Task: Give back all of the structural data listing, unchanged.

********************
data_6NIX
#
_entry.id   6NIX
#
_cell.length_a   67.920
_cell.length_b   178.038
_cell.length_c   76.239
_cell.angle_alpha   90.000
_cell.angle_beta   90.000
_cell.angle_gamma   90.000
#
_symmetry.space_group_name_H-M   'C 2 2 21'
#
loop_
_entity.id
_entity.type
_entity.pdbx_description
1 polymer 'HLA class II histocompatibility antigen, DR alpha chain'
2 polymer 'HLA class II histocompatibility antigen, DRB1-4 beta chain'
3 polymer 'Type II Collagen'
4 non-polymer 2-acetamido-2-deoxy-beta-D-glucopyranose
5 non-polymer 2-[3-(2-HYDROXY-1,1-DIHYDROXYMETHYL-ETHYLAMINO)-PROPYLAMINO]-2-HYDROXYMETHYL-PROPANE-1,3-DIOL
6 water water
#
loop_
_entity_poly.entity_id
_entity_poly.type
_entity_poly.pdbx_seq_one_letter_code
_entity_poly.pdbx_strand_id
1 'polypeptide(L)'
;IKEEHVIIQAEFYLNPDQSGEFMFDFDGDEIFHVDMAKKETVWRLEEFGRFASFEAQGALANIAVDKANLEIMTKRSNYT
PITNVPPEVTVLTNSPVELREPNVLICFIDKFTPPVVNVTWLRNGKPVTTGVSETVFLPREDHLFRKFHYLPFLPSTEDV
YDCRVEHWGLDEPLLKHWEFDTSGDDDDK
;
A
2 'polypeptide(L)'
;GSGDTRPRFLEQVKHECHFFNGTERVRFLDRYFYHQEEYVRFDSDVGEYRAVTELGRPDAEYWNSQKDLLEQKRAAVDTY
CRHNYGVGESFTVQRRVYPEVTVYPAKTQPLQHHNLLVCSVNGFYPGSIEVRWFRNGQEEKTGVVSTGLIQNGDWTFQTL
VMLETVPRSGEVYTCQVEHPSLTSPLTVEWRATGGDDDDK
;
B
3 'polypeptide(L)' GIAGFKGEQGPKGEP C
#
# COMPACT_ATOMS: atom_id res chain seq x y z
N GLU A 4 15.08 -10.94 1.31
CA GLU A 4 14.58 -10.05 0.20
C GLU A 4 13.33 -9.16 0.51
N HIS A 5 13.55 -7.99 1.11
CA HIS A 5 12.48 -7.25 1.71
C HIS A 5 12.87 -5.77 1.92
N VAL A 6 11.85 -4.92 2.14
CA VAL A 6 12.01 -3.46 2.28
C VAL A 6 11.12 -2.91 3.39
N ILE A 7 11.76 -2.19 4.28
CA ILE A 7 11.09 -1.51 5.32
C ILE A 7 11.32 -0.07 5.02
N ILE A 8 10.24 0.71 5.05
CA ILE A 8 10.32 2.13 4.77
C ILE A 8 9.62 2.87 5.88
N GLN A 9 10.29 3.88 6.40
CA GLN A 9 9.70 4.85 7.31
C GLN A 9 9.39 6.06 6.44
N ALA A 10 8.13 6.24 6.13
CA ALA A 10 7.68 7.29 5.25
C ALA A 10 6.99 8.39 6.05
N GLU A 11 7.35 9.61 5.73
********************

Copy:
data_6NIX
#
_entry.id   6NIX
#
_cell.length_a   67.920
_cell.length_b   178.038
_cell.length_c   76.239
_cell.angle_alpha   90.000
_cell.angle_beta   90.000
_cell.angle_gamma   90.000
#
_symmetry.space_group_name_H-M   'C 2 2 21'
#
loop_
_entity.id
_entity.type
_entity.pdbx_description
1 polymer 'HLA class II histocompatibility antigen, DR alpha chain'
2 polymer 'HLA class II histocompatibility antigen, DRB1-4 beta chain'
3 polymer 'Type II Collagen'
4 non-polymer 2-acetamido-2-deoxy-beta-D-glucopyranose
5 non-polymer 2-[3-(2-HYDROXY-1,1-DIHYDROXYMETHYL-ETHYLAMINO)-PROPYLAMINO]-2-HYDROXYMETHYL-PROPANE-1,3-DIOL
6 water water
#
loop_
_entity_poly.entity_id
_entity_poly.type
_entity_poly.pdbx_seq_one_letter_code
_entity_poly.pdbx_strand_id
1 'polypeptide(L)'
;IKEEHVIIQAEFYLNPDQSGEFMFDFDGDEIFHVDMAKKETVWRLEEFGRFASFEAQGALANIAVDKANLEIMTKRSNYT
PITNVPPEVTVLTNSPVELREPNVLICFIDKFTPPVVNVTWLRNGKPVTTGVSETVFLPREDHLFRKFHYLPFLPSTEDV
YDCRVEHWGLDEPLLKHWEFDTSGDDDDK
;
A
2 'polypeptide(L)'
;GSGDTRPRFLEQVKHECHFFNGTERVRFLDRYFYHQEEYVRFDSDVGEYRAVTELGRPDAEYWNSQKDLLEQKRAAVDTY
CRHNYGVGESFTVQRRVYPEVTVYPAKTQPLQHHNLLVCSVNGFYPGSIEVRWFRNGQEEKTGVVSTGLIQNGDWTFQTL
VMLETVPRSGEVYTCQVEHPSLTSPLTVEWRATGGDDDDK
;
B
3 'polypeptide(L)' GIAGFKGEQGPKGEP C
#
# COMPACT_ATOMS: atom_id res chain seq x y z
N GLU A 4 15.08 -10.94 1.31
CA GLU A 4 14.58 -10.05 0.20
C GLU A 4 13.33 -9.16 0.51
N HIS A 5 13.55 -7.99 1.11
CA HIS A 5 12.48 -7.25 1.71
C HIS A 5 12.87 -5.77 1.92
N VAL A 6 11.85 -4.92 2.14
CA VAL A 6 12.01 -3.46 2.28
C VAL A 6 11.12 -2.91 3.39
N ILE A 7 11.76 -2.19 4.28
CA ILE A 7 11.09 -1.51 5.32
C ILE A 7 11.32 -0.07 5.02
N ILE A 8 10.24 0.71 5.05
CA ILE A 8 10.32 2.13 4.77
C ILE A 8 9.62 2.87 5.88
N GLN A 9 10.29 3.88 6.40
CA GLN A 9 9.70 4.85 7.31
C GLN A 9 9.39 6.06 6.44
N ALA A 10 8.13 6.24 6.13
CA ALA A 10 7.68 7.29 5.25
C ALA A 10 6.99 8.39 6.05
N GLU A 11 7.35 9.61 5.73